David Astor, syndication columnist for Editor & Publisher Magazine, has written a column [which unfortunately might by now be hidden behind VNU’s paid archive wall] about how My Comics Page gained 10,000 new paid subscribers this spring. MCP now serves 25,000 paid subscribers. This is yet an example of (a) daily and Sunday newspapers unwittingly having their contents disintermediated and (b) how the contents of newspapers are worth more apart than when packaged together as a whole.
We’re pleasantly surprised to discover that our Theory of New Media has become required reading in the University of Maine‘s Computer Game Design course. Although we wrote that theory to help explain to publishers what the differences are between Traditional and New Media. We’ve previously seen our theory taught at University of Oregon‘s Journalism School and Stamford University‘s Future of News in a Democracy course. But this is the first time academics have applied the theory to a non-journalistic discipline.
Spain and England are where the most interesting experimentation about paid-access Web content business strategies are underway. There is an interesting story in Online Journalism Review about the Spanish market.
The Times of London and the Daily Telegraph, competitors, are the latest UK dailies to begin publishing digital editions. What’s notable about these large (weekday print circulations ranging from 500,000 to 2 million) dailies publishing digital editions is that the Audit Bureau of Circulation in the UK & Ireland doesn’t yet audit or certify digital edition circulation. These large dailies nonetheless see positive business cases for launching digital editions. The UK Journalism says that The Guardian and the FT plan to begin retailing digital editions later this year. (Actually, those two newspapers have been wholesaling digital editions for several years […]
Covering the IFRA Online Trend conference earlier this month in Amsterdam, our friend Rafat Ali notes the interesting ‘Instant News’ project by Sweden’s Sdysvenska Daglbadet newspaper. It involves instant delivery of news through whatever electronic media the user wants at any pre-designated time: “A user decides, when I’m online, send me breaking news through IM. Between 4 pm and 10 pm (after office and before I go to sleep), send me news on my mobile through SMS, and after that till I am online again in the morning, send the news through e-mail. The service is subscription based, and easy […]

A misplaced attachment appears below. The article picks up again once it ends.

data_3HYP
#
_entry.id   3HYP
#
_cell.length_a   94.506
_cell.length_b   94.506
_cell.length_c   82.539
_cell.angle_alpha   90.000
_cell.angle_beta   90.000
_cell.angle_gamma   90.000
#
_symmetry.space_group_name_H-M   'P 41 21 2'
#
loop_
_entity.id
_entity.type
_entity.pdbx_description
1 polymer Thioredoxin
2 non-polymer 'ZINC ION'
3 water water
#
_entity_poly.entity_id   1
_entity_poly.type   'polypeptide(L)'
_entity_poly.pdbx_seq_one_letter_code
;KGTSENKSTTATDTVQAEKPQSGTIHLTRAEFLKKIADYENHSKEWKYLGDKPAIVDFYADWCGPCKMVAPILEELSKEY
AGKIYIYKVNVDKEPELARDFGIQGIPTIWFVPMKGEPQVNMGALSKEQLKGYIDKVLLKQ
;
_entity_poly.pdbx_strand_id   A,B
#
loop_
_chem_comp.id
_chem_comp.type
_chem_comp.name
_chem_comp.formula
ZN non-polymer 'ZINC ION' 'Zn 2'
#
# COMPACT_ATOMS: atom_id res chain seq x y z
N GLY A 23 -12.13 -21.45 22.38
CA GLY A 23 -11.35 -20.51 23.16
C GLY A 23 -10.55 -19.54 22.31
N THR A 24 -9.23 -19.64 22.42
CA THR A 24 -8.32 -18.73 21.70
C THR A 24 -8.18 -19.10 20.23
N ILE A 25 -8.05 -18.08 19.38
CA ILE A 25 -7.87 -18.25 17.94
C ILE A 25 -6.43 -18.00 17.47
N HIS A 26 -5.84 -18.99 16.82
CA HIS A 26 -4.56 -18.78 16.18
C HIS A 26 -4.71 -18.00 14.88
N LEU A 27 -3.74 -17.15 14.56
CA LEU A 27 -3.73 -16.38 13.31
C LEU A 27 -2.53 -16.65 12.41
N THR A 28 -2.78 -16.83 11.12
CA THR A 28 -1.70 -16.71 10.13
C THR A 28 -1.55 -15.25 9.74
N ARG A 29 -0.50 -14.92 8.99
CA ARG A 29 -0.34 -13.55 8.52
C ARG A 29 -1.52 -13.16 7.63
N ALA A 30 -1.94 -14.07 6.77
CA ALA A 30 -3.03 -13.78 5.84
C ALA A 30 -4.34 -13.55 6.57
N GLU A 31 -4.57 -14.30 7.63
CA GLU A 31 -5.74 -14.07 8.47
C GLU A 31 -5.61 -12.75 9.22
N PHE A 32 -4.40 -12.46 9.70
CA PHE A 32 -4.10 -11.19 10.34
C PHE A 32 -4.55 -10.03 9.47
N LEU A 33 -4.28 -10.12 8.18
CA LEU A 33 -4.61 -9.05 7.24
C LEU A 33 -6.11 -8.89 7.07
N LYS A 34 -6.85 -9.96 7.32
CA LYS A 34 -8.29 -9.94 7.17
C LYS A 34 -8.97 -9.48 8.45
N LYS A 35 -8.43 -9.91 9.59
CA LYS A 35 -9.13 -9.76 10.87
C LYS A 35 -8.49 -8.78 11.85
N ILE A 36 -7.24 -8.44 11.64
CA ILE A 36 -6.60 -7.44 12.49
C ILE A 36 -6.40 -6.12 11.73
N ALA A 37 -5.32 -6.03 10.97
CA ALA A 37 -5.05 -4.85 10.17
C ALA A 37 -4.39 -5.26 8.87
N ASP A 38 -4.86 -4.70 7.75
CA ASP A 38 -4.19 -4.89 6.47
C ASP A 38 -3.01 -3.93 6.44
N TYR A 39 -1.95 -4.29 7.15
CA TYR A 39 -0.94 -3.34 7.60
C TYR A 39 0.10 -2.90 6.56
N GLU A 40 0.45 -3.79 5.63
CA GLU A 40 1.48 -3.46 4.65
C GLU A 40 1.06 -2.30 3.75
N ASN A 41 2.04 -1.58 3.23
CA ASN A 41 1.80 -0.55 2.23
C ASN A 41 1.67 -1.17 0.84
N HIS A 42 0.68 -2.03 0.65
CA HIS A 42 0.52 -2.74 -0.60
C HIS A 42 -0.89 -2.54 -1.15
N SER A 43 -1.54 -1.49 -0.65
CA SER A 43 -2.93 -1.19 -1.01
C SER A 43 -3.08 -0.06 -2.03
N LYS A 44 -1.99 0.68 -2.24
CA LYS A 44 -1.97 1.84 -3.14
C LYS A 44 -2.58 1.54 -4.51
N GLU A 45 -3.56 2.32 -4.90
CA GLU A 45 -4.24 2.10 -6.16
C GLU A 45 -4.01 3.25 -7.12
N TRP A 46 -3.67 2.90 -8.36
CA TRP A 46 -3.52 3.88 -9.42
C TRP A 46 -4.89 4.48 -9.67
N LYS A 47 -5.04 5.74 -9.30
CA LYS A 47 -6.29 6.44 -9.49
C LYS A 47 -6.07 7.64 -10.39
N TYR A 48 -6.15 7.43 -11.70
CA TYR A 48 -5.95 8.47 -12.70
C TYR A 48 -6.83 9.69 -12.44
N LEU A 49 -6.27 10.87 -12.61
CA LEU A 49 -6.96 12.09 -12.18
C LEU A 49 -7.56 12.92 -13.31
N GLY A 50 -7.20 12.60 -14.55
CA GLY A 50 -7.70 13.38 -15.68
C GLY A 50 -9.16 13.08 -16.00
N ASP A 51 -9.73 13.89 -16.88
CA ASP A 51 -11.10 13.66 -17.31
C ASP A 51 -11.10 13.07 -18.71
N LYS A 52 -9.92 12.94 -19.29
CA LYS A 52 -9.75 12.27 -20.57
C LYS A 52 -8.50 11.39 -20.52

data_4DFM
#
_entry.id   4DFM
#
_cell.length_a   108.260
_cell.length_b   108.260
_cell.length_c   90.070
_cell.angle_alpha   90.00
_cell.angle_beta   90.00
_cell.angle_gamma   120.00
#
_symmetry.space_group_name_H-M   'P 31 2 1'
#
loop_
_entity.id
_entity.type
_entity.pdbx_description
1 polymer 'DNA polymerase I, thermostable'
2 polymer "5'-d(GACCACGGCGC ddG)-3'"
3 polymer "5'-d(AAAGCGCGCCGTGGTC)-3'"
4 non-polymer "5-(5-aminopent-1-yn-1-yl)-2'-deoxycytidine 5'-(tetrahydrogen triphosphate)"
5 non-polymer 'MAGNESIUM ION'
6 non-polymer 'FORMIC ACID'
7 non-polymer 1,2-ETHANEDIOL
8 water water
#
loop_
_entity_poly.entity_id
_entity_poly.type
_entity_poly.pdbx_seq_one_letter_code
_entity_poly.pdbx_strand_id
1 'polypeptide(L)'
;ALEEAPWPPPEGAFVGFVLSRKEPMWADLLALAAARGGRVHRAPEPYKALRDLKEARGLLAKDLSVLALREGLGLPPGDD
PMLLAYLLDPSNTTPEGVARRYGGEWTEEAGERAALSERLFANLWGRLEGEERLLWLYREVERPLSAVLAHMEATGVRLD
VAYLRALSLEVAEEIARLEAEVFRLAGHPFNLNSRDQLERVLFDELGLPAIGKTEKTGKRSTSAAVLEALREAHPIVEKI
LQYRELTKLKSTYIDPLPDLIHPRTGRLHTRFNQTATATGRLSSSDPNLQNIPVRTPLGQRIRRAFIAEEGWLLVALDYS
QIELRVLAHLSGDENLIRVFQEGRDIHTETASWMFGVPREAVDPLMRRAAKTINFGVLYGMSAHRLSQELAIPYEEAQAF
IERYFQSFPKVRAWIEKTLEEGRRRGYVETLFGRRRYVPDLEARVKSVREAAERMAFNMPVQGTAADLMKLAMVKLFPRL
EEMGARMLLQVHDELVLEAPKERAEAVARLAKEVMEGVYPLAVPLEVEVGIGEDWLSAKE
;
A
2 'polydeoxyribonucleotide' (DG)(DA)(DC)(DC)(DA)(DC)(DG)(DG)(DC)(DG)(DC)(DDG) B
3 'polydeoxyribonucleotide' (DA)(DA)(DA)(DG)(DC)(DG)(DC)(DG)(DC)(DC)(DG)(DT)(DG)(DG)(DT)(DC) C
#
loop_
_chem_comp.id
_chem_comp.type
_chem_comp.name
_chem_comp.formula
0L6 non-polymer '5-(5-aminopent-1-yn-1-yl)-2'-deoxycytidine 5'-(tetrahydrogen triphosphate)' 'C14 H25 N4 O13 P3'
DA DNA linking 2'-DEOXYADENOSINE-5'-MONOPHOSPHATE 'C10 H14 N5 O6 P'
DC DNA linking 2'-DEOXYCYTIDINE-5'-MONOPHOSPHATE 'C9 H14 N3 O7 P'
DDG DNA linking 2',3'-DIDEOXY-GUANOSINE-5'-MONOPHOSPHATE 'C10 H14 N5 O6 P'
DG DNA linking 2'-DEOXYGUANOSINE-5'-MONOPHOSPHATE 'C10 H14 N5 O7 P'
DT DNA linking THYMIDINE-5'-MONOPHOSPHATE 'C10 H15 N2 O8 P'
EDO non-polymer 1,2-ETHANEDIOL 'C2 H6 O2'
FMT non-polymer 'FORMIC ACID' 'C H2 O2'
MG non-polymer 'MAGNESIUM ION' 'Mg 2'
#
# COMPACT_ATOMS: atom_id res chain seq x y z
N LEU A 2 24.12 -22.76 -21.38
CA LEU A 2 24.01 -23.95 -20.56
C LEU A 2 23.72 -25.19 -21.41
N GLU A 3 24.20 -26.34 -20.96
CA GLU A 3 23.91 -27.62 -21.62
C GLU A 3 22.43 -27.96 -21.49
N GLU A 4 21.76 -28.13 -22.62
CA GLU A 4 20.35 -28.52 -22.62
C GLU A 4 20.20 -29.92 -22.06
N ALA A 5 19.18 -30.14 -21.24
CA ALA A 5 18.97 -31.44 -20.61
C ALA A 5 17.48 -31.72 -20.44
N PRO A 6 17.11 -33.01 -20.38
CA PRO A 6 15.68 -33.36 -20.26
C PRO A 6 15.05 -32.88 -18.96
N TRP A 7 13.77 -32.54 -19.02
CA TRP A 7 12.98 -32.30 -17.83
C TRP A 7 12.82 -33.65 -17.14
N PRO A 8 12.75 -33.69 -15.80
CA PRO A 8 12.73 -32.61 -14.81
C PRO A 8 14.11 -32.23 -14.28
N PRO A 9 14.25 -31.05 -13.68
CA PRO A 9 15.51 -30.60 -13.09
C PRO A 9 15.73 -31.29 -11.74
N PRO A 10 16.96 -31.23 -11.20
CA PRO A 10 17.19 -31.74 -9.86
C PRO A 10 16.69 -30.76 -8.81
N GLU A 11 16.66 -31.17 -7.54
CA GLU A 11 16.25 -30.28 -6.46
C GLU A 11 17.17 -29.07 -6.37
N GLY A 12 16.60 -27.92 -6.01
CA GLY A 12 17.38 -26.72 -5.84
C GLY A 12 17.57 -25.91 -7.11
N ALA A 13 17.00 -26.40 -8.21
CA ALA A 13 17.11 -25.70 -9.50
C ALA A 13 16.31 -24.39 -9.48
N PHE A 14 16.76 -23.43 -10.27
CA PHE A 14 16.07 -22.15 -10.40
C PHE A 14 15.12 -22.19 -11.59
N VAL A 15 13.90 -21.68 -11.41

Covering the TV meets the Web conference in Amsterdam, theFeature notes how: “The overwhelming success of mobile voting and alert campaigns around popular television programming prove mobile is a natural extension of TV. The numbers speak volumes – literally. In Spain Operacion Triunfo, a TV talent show, made history as the country’s most ‘interactive event ever,’ reporting 2 million text interactions. In Ireland, a country with a population of 3 million, 1.3 million viewers interacted via mobile with the program, You’re a Star. In the UK, the reality show Big Brother 3 reported 10.7 million text interactions, and BBC’s Fame […]
“This is a country who defeated Iraq in three weeks, but still can’t figure out SMS.” That was how Kevin Werbach described the U.S. in his keynote speech to the TV Meets the Web conference in Amsterdam.
“Do your friends nod off or walk away when you start talking about ASP, HTML or CPM? Is the local Starbucks still the only place you can properly brainstorm with your colleagues? Are you onto your 4th PDA?” asks E-Consultancy‘s E-Bore Test. If you think that you’ve been working too long on Internet media, you owe it to yourself (and to whichever media conglomerate owns you) to take this simple 20 question yes/no test. It’ll tell you if you’re very e-boring indeed or merely an e-fraud. No extra points are given for MBAs, PhDs, or knowledge of PHP. Take the […]